Russia to change laws for digital ruble while central bank mulls 2022 prototype
On Tuesday, the governor of Russia's Central Bank, Elvira Nabiullina, said that the country will have a prototype of its digital rouble platform ready by early 2022 and will roll it out for trial use next year before making a final decision on whether or not to release its own digital currency, according to a Reuters report.
Meanwhile, Russian lawmakers will reportedly begin working on the legal adjustments needed to implement the digital ruble plan to accommodate the digital currency. According to Izvestia, the State Duma Committee on the Financial Market head Anatoly Aksakov stated that these legal modifications would begin as soon as a central bank digital currency trial is implemented.
At least eight federal laws and five codes, including the Civil Code, Tax Code, Budgetary Code, Criminal Code, and Administrative Code, must be changed for the digital ruble to take effect. The new rules will address several themes, such as the Bank of Russia's authority to establish circulation for the new currency, its acceptance as a means of payment, and so on, the report noted.
The trial will be conducted in several stages as per the report. During the first stage, the CBR will provide digital currency. The size of the pilot project's network will scale up, starting with twelve banks.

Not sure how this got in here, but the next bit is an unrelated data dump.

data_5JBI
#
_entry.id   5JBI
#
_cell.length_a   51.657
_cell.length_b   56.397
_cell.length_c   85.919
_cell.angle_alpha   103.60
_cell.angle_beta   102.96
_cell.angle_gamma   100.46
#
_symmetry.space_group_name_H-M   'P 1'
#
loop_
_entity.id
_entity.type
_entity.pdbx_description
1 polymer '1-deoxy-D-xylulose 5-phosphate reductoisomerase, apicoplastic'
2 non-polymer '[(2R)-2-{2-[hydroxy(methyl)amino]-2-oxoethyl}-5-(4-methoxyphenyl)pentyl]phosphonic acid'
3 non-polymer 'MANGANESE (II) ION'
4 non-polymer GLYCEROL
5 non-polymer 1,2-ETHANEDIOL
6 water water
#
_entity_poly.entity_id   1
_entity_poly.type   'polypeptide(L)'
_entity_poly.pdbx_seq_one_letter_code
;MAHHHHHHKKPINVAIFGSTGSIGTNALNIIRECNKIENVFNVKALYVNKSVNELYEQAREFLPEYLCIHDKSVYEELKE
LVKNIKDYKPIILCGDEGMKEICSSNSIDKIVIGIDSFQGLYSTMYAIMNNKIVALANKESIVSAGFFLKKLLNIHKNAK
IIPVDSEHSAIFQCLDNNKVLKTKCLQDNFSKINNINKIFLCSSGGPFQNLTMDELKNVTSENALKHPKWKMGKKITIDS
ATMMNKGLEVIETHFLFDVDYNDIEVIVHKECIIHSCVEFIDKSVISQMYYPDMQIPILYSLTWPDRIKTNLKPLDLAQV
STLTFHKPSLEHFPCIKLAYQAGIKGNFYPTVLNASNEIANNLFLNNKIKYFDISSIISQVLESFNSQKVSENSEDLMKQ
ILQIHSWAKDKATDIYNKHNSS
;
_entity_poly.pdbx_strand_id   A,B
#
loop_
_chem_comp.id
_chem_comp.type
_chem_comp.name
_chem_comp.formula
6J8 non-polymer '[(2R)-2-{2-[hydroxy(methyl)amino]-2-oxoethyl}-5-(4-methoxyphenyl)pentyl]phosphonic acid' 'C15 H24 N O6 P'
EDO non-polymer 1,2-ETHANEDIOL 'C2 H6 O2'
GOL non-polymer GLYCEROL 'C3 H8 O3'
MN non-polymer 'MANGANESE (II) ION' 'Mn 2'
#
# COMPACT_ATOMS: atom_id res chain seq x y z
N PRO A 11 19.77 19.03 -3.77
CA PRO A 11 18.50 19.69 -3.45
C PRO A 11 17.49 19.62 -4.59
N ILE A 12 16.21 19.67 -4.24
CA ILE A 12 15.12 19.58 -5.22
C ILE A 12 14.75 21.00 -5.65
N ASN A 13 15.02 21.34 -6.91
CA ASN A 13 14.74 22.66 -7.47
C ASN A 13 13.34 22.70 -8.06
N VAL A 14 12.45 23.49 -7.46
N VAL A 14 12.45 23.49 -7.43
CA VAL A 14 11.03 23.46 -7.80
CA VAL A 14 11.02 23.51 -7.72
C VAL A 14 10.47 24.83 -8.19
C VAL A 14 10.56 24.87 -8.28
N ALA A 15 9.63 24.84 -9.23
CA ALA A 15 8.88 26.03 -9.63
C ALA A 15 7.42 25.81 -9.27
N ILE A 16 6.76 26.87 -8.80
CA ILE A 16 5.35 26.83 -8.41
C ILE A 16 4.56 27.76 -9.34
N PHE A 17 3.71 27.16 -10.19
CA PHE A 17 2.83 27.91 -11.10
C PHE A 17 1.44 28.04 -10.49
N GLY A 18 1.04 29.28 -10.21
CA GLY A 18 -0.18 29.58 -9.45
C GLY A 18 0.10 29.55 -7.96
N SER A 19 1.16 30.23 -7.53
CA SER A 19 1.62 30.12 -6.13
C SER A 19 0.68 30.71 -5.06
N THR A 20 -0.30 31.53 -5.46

The CBR established a group of financial firms to examine its central bank digital currency, according to previous reports. However, according to recent reports, the banking system's reach will be extended even further.
Participating banks include Russia's major banks, such as state-backed Sberbank and VTB, as well as powerful private banks like Tinkoff Bank. The Bank of Moscow, Transneftbank, Gazprombank, Promsvyazbank, Rosbank, Ak Bars Bank, Dom.RF, SKB-Bank, TKB and Soyuz bank are among banks that have signed up for digital rouble's pilot program.
The Bank of Russia announced its CBDC strategy in late 2020. In January, the Association of Russian Banks criticized the project, stating that any of the Bank of Russia's proposed models might entail several cybersecurity and fraud risks.
In response to the growing use of Bitcoin (BTC) and declining usage of cash, several central banks throughout the world have been researching the possibility of issuing CBDCs. These include the European Central Bank and the People's Bank of China, among others.Source